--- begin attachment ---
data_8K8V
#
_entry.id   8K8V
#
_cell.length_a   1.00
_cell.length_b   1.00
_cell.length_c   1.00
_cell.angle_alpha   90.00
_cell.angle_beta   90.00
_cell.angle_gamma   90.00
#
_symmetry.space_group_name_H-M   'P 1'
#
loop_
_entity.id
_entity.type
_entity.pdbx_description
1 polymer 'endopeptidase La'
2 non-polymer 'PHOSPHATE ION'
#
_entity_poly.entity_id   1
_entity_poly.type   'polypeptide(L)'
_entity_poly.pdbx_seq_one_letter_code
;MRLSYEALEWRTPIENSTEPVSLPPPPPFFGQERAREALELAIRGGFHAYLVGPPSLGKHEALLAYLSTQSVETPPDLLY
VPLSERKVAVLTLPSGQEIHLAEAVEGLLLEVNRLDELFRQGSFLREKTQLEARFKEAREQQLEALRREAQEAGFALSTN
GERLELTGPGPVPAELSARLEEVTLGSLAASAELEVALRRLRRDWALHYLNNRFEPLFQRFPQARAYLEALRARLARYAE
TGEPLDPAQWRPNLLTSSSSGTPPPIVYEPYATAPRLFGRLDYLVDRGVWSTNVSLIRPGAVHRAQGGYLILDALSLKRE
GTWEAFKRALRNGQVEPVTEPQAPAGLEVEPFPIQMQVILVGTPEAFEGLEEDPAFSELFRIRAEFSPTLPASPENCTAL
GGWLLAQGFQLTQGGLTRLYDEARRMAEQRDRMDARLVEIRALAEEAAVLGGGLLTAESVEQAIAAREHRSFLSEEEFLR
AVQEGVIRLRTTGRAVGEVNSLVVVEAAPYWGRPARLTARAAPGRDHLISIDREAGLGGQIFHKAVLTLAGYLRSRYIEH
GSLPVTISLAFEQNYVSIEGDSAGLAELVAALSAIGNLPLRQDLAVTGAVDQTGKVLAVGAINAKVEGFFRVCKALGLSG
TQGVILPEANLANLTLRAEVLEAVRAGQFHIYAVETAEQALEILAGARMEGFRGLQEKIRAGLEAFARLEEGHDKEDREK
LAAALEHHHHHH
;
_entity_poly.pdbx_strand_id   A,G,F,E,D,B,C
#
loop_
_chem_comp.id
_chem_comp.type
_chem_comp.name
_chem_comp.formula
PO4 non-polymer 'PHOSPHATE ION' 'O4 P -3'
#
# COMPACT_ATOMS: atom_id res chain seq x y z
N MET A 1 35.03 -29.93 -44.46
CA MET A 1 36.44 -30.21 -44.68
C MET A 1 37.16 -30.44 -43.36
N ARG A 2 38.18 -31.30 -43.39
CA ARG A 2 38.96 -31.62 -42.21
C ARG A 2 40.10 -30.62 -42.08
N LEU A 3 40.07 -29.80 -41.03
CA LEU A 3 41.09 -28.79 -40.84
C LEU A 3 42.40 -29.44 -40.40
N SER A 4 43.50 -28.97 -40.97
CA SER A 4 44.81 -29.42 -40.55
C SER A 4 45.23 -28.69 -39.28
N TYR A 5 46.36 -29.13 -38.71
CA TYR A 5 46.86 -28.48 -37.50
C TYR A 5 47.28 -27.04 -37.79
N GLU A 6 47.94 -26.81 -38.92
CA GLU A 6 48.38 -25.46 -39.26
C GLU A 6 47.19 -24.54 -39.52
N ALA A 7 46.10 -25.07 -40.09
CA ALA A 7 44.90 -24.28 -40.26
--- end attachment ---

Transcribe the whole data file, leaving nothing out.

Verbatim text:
data_8K8V
#
_entry.id   8K8V
#
_cell.length_a   1.00
_cell.length_b   1.00
_cell.length_c   1.00
_cell.angle_alpha   90.00
_cell.angle_beta   90.00
_cell.angle_gamma   90.00
#
_symmetry.space_group_name_H-M   'P 1'
#
loop_
_entity.id
_entity.type
_entity.pdbx_description
1 polymer 'endopeptidase La'
2 non-polymer 'PHOSPHATE ION'
#
_entity_poly.entity_id   1
_entity_poly.type   'polypeptide(L)'
_entity_poly.pdbx_seq_one_letter_code
;MRLSYEALEWRTPIENSTEPVSLPPPPPFFGQERAREALELAIRGGFHAYLVGPPSLGKHEALLAYLSTQSVETPPDLLY
VPLSERKVAVLTLPSGQEIHLAEAVEGLLLEVNRLDELFRQGSFLREKTQLEARFKEAREQQLEALRREAQEAGFALSTN
GERLELTGPGPVPAELSARLEEVTLGSLAASAELEVALRRLRRDWALHYLNNRFEPLFQRFPQARAYLEALRARLARYAE
TGEPLDPAQWRPNLLTSSSSGTPPPIVYEPYATAPRLFGRLDYLVDRGVWSTNVSLIRPGAVHRAQGGYLILDALSLKRE
GTWEAFKRALRNGQVEPVTEPQAPAGLEVEPFPIQMQVILVGTPEAFEGLEEDPAFSELFRIRAEFSPTLPASPENCTAL
GGWLLAQGFQLTQGGLTRLYDEARRMAEQRDRMDARLVEIRALAEEAAVLGGGLLTAESVEQAIAAREHRSFLSEEEFLR
AVQEGVIRLRTTGRAVGEVNSLVVVEAAPYWGRPARLTARAAPGRDHLISIDREAGLGGQIFHKAVLTLAGYLRSRYIEH
GSLPVTISLAFEQNYVSIEGDSAGLAELVAALSAIGNLPLRQDLAVTGAVDQTGKVLAVGAINAKVEGFFRVCKALGLSG
TQGVILPEANLANLTLRAEVLEAVRAGQFHIYAVETAEQALEILAGARMEGFRGLQEKIRAGLEAFARLEEGHDKEDREK
LAAALEHHHHHH
;
_entity_poly.pdbx_strand_id   A,G,F,E,D,B,C
#
loop_
_chem_comp.id
_chem_comp.type
_chem_comp.name
_chem_comp.formula
PO4 non-polymer 'PHOSPHATE ION' 'O4 P -3'
#
# COMPACT_ATOMS: atom_id res chain seq x y z
N MET A 1 35.03 -29.93 -44.46
CA MET A 1 36.44 -30.21 -44.68
C MET A 1 37.16 -30.44 -43.36
N ARG A 2 38.18 -31.30 -43.39
CA ARG A 2 38.96 -31.62 -42.21
C ARG A 2 40.10 -30.62 -42.08
N LEU A 3 40.07 -29.80 -41.03
CA LEU A 3 41.09 -28.79 -40.84
C LEU A 3 42.40 -29.44 -40.40
N SER A 4 43.50 -28.97 -40.97
CA SER A 4 44.81 -29.42 -40.55
C SER A 4 45.23 -28.69 -39.28
N TYR A 5 46.36 -29.13 -38.71
CA TYR A 5 46.86 -28.48 -37.50
C TYR A 5 47.28 -27.04 -37.79
N GLU A 6 47.94 -26.81 -38.92
CA GLU A 6 48.38 -25.46 -39.26
C GLU A 6 47.19 -24.54 -39.52
N ALA A 7 46.10 -25.07 -40.09
CA ALA A 7 44.90 -24.28 -40.26